Fishing gear suspected in death of right whale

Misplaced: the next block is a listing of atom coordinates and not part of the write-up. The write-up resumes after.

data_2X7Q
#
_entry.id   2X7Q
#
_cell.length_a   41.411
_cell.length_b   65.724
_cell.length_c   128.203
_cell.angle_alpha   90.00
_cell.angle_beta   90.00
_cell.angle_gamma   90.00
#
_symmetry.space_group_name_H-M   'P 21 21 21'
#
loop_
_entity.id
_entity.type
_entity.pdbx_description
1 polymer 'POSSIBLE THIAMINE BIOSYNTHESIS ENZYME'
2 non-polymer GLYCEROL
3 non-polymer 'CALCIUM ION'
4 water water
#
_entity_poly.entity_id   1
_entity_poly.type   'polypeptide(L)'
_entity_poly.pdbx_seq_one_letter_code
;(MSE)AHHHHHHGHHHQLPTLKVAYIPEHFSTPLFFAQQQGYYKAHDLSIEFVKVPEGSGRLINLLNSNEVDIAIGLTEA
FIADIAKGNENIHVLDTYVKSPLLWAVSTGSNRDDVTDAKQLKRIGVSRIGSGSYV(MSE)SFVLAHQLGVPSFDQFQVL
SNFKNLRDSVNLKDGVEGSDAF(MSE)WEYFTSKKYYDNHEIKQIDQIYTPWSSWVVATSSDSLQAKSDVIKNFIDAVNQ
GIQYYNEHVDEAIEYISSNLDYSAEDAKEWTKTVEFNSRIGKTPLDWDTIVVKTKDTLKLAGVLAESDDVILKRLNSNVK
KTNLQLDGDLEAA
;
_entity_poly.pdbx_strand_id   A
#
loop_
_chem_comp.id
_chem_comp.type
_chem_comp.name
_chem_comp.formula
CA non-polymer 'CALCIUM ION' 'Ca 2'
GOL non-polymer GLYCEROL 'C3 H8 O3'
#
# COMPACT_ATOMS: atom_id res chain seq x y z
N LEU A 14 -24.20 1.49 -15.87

The decomposed remains of an endangered right whale washed ashore this month near Clam Harbour Beach Provincial Park, on the eastern shore of Nova Scotia.  Entanglement in fishing gear was likely responsible for the animal’s death, based on a large amount of rope that was wrapped around its tail (photo).  Pathologists from the Atlantic CCWHC office in Charlottetown, together with colleagues from the Marine Animal Response Society of Nova Scotia and Fisheries and Oceans Canada, conducted an examination of the remains in order to retrieve the entire length of the rope and assess the damage to the tail caused by it.  This is the seventh carcass of a right whale to have been examined in Atlantic Canada since 1992.  Some of the other whales had evidence of entanglement in fishing gear as well or of having been struck by a large ship.  In other cases, the diagnosis was inconclusive because of the poor state of preservation of the carcass.  As there are estimated to be less than 500 right whales left, any information obtained from even the most decomposed animal can be important, with the hope of preventing any further incidents which may hinder the protection and recovery of this species.

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